The magnificent hilltop city of Toledo is about 43 miles southwest of Madrid. In the 90 minutes it takes to arrive there by train, you'll feel as if you have left not only Madrid, but the last three centuries behind. The rock on which Toledo Spain sits is bounded on three sides by the Rio Tajo. The city of Toledo was inhabited in prehistoric times, and there already existed an important Iberian settlement when the Romans arrived around 200 BC. When the Moors ruled Spain they practiced unusual religious tolerance in Toledo; both Christianity and Judaism were tolerated, with the result being that today Toledo is one of the few cities in the world in which it is possible to view Renaissance Cathedrals, Synagogues and Mosques.
"Old Toledo" is encircled on three sides by the Tagus River. This old city retains its medieval road plan. Toledo is one of the most important centers of European medieval history. If at all possible, spend at least one night in Toledo, you really can not see all the sights in one day, particularly if you choose to explore on your own. It was capital of Spain from the Gothic epoch until 1560, fact that explains Toledo's really impressive medieval architecture. Walking through its streets one feels like having stepped back into the Middle-Ages, but in the best sense of it, and perhaps you will search your pockets for a coin or two in order to buy some of Toledo's fine handmade artistry or just to enjoy of its highly recommendable cuisine.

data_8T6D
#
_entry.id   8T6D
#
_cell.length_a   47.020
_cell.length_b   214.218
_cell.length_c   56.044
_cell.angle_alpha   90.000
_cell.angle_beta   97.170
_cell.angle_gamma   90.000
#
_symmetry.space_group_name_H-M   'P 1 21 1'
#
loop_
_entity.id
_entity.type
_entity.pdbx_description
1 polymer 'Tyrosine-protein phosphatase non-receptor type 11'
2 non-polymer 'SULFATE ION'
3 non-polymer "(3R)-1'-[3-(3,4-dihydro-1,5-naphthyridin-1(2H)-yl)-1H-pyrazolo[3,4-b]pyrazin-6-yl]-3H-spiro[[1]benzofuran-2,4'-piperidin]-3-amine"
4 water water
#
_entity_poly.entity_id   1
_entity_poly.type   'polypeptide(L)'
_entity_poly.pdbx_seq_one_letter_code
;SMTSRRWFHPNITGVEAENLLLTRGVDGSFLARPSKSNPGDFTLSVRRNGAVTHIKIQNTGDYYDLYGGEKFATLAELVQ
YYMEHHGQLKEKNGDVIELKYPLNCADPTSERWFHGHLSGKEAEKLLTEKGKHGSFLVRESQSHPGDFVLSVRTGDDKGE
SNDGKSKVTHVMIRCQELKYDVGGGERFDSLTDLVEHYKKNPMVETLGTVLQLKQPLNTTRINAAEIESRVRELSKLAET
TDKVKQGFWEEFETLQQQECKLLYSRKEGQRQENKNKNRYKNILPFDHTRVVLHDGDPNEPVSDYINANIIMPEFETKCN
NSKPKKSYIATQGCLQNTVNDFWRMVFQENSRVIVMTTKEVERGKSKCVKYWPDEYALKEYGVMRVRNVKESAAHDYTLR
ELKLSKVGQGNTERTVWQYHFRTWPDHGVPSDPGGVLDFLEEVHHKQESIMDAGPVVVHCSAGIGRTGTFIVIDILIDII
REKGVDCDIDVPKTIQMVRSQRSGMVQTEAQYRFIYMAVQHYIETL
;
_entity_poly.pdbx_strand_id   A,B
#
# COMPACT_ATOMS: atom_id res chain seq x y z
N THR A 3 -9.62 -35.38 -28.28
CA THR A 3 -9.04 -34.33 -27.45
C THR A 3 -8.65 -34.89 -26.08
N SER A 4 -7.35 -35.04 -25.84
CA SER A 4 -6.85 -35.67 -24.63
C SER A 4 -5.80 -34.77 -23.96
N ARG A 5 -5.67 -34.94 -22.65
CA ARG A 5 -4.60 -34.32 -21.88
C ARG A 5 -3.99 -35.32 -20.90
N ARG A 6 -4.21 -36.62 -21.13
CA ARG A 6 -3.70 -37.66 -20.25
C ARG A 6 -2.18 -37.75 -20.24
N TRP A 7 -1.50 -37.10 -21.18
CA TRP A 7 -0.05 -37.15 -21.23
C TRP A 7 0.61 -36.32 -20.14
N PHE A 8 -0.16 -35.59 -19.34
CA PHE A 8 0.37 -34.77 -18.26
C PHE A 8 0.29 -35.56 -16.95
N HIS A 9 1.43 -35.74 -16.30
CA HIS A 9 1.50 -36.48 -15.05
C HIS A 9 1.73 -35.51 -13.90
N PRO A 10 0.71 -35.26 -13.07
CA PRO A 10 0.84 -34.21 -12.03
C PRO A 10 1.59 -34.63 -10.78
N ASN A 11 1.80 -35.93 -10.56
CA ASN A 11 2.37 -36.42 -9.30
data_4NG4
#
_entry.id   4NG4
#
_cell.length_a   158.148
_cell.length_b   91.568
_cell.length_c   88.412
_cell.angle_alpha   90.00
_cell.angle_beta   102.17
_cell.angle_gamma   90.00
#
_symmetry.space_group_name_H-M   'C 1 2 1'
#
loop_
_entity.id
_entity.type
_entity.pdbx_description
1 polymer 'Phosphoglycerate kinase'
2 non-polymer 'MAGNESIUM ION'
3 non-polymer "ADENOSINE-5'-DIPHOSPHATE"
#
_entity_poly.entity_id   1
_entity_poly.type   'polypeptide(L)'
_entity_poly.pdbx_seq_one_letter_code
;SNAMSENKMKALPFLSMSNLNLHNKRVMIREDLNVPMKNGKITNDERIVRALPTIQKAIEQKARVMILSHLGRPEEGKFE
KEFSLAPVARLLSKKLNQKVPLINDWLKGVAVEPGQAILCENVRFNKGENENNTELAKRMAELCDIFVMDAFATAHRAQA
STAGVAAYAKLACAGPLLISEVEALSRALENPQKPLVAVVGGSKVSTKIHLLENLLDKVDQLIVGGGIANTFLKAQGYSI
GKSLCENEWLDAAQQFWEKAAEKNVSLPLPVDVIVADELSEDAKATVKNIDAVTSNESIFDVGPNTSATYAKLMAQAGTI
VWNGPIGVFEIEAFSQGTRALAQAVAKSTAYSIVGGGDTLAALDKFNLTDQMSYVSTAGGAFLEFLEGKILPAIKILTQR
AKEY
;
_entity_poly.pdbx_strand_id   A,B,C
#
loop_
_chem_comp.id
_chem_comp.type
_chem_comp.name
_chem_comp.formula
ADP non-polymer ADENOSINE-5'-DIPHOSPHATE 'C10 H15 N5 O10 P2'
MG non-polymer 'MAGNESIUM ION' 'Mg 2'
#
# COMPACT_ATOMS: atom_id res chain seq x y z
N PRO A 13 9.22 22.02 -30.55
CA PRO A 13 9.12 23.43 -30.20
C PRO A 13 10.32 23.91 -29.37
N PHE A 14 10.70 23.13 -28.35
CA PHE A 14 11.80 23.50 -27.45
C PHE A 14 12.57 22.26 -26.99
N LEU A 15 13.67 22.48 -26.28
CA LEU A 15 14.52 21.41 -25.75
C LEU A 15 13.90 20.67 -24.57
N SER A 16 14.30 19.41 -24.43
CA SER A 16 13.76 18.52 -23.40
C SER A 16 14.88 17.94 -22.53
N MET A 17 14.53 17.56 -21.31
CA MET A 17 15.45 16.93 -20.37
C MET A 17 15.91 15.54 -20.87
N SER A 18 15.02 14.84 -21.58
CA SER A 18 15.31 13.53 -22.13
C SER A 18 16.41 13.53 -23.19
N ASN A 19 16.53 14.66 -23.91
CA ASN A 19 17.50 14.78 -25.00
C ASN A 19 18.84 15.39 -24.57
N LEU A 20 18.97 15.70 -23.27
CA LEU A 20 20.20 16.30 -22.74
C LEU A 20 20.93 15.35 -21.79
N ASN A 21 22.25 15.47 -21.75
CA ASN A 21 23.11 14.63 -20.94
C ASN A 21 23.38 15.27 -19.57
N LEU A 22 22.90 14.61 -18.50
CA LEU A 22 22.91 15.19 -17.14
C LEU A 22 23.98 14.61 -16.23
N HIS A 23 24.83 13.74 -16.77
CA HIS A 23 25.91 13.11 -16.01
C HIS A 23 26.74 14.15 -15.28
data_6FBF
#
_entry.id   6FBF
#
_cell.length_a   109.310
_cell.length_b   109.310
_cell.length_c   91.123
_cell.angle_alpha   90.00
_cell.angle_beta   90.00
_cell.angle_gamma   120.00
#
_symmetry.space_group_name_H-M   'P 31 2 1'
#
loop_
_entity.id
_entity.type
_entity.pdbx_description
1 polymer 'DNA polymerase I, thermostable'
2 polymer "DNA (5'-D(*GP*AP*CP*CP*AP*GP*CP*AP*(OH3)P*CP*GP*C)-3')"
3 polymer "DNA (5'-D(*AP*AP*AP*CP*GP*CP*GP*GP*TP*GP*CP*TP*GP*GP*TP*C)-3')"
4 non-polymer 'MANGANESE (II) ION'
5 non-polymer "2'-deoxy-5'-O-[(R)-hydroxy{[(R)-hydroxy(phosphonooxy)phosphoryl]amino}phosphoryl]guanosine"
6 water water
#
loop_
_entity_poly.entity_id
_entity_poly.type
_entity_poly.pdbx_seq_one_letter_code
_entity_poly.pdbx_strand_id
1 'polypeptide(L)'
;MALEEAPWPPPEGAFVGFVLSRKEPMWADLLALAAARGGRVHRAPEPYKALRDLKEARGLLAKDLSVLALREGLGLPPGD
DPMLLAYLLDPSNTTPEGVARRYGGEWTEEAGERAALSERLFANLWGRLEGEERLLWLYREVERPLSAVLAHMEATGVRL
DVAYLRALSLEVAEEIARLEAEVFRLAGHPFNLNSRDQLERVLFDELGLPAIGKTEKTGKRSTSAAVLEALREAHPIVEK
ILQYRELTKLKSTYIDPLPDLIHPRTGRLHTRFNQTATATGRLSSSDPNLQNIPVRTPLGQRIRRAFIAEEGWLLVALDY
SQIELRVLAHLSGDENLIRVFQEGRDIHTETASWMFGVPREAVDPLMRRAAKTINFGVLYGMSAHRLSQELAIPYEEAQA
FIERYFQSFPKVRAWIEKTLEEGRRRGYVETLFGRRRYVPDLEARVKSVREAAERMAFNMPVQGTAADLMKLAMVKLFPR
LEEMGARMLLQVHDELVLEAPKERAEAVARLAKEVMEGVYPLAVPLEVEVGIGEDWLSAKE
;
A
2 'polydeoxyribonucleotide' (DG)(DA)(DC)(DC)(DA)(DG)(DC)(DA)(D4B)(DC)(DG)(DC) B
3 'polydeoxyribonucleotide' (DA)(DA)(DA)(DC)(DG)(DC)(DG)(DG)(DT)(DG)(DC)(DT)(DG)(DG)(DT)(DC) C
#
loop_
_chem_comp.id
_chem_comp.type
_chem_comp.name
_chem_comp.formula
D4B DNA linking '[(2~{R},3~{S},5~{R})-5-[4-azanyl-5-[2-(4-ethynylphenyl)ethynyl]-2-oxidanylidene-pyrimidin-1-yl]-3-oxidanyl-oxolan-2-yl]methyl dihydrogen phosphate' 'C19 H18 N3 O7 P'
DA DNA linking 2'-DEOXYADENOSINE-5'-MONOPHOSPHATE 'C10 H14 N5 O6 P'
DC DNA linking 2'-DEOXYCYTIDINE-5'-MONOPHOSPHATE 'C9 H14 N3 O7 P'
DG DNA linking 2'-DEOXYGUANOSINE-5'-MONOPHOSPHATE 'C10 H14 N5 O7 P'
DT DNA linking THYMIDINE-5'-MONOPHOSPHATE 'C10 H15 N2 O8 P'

Having been declared National Monument by the Spanish state, it'll seem to you that you are in one large museum. Hardly another town is so well conserved in its historical style. The best way to explore Toledo is to have a long walk through it and look at the buildings of various epochs.
More than religious architecture, Toledo is known for the imposing Alcazar fortress. During your tour in Toledo, Alcazar is a must-visit for every traveler. Head to the Plaza de Zocodover and enter the Alcazar off Calle Cuesta del Alcazar. To truly see Toledo Alcazar offers the best views, and its upper windows are level with the top of the nearby cathedral spire, making for an awe inspiring image and picture-taking opportunity. During the Moorish dominance the Christians had developed an architectonic style of their own, though clearly influenced by Arabian aesthetics. In this so-called Mudejar-style they built several churches in Toledo that are well worth a visit: Santiago del Arrabal, Cristo de la Vega, San Vicente, San Miguel, San Ramon and Santo Tome. The two synagogues conserved in Toledo, Sinagoga de Santa Maria la Blanca and Sinagoga de El Transito, are in Mudejar style as well.
Toledo Cathedral, built between 1226 and 1492, with massive lines and decorations in Mudejar style is certainly the most interesting gothic building in town. You may visit its fantastic collection of paintings, including works of El Greco, Goya and Van Dyck in its vestry, and the treasury with the famous 16th century monstrance of Juan de Arfe, which is part and parcel of the Corpus Christi procession.
Toledo's attractions and Main Street are packed with tourists, but it is easy to escape into one of the enchanting side streets which wind up and down the hillside.